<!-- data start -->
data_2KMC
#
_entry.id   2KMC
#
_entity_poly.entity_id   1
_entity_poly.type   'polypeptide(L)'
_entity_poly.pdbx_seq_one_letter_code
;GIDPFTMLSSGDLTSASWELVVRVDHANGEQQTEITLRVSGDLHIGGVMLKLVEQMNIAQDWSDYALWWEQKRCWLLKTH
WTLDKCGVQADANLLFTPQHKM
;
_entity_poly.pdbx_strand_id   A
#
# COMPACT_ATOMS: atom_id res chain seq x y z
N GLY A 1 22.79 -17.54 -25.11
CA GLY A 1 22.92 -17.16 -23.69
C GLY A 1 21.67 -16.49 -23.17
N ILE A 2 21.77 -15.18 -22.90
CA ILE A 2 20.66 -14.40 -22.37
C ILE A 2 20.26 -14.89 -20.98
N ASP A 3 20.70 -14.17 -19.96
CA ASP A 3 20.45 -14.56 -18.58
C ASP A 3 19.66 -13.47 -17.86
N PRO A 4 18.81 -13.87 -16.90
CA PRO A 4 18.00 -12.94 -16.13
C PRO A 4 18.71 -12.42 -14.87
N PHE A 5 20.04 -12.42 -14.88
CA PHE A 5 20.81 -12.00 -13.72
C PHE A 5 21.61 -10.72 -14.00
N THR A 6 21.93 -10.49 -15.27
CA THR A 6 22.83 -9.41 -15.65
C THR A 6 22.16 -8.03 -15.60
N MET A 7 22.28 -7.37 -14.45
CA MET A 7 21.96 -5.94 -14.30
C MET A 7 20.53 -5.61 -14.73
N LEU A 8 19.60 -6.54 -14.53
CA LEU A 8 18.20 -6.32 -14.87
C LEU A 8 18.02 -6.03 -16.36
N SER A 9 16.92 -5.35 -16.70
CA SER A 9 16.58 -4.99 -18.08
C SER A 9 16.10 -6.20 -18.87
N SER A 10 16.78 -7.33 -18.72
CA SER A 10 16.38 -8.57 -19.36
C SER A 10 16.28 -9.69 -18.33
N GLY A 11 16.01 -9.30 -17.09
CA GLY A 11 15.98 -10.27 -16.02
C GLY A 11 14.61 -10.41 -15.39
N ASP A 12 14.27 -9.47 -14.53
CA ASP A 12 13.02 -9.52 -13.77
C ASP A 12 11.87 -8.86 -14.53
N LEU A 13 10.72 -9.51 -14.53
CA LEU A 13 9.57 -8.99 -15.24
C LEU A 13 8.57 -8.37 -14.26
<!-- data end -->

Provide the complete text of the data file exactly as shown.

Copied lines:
data_2KMC
#
_entry.id   2KMC
#
_entity_poly.entity_id   1
_entity_poly.type   'polypeptide(L)'
_entity_poly.pdbx_seq_one_letter_code
;GIDPFTMLSSGDLTSASWELVVRVDHANGEQQTEITLRVSGDLHIGGVMLKLVEQMNIAQDWSDYALWWEQKRCWLLKTH
WTLDKCGVQADANLLFTPQHKM
;
_entity_poly.pdbx_strand_id   A
#
# COMPACT_ATOMS: atom_id res chain seq x y z
N GLY A 1 22.79 -17.54 -25.11
CA GLY A 1 22.92 -17.16 -23.69
C GLY A 1 21.67 -16.49 -23.17
N ILE A 2 21.77 -15.18 -22.90
CA ILE A 2 20.66 -14.40 -22.37
C ILE A 2 20.26 -14.89 -20.98
N ASP A 3 20.70 -14.17 -19.96
CA ASP A 3 20.45 -14.56 -18.58
C ASP A 3 19.66 -13.47 -17.86
N PRO A 4 18.81 -13.87 -16.90
CA PRO A 4 18.00 -12.94 -16.13
C PRO A 4 18.71 -12.42 -14.87
N PHE A 5 20.04 -12.42 -14.88
CA PHE A 5 20.81 -12.00 -13.72
C PHE A 5 21.61 -10.72 -14.00
N THR A 6 21.93 -10.49 -15.27
CA THR A 6 22.83 -9.41 -15.65
C THR A 6 22.16 -8.03 -15.60
N MET A 7 22.28 -7.37 -14.45
CA MET A 7 21.96 -5.94 -14.30
C MET A 7 20.53 -5.61 -14.73
N LEU A 8 19.60 -6.54 -14.53
CA LEU A 8 18.20 -6.32 -14.87
C LEU A 8 18.02 -6.03 -16.36
N SER A 9 16.92 -5.35 -16.70
CA SER A 9 16.58 -4.99 -18.08
C SER A 9 16.10 -6.20 -18.87
N SER A 10 16.78 -7.33 -18.72
CA SER A 10 16.38 -8.57 -19.36
C SER A 10 16.28 -9.69 -18.33
N GLY A 11 16.01 -9.30 -17.09
CA GLY A 11 15.98 -10.27 -16.02
C GLY A 11 14.61 -10.41 -15.39
N ASP A 12 14.27 -9.47 -14.53
CA ASP A 12 13.02 -9.52 -13.77
C ASP A 12 11.87 -8.86 -14.53
N LEU A 13 10.72 -9.51 -14.53
CA LEU A 13 9.57 -8.99 -15.24
C LEU A 13 8.57 -8.37 -14.26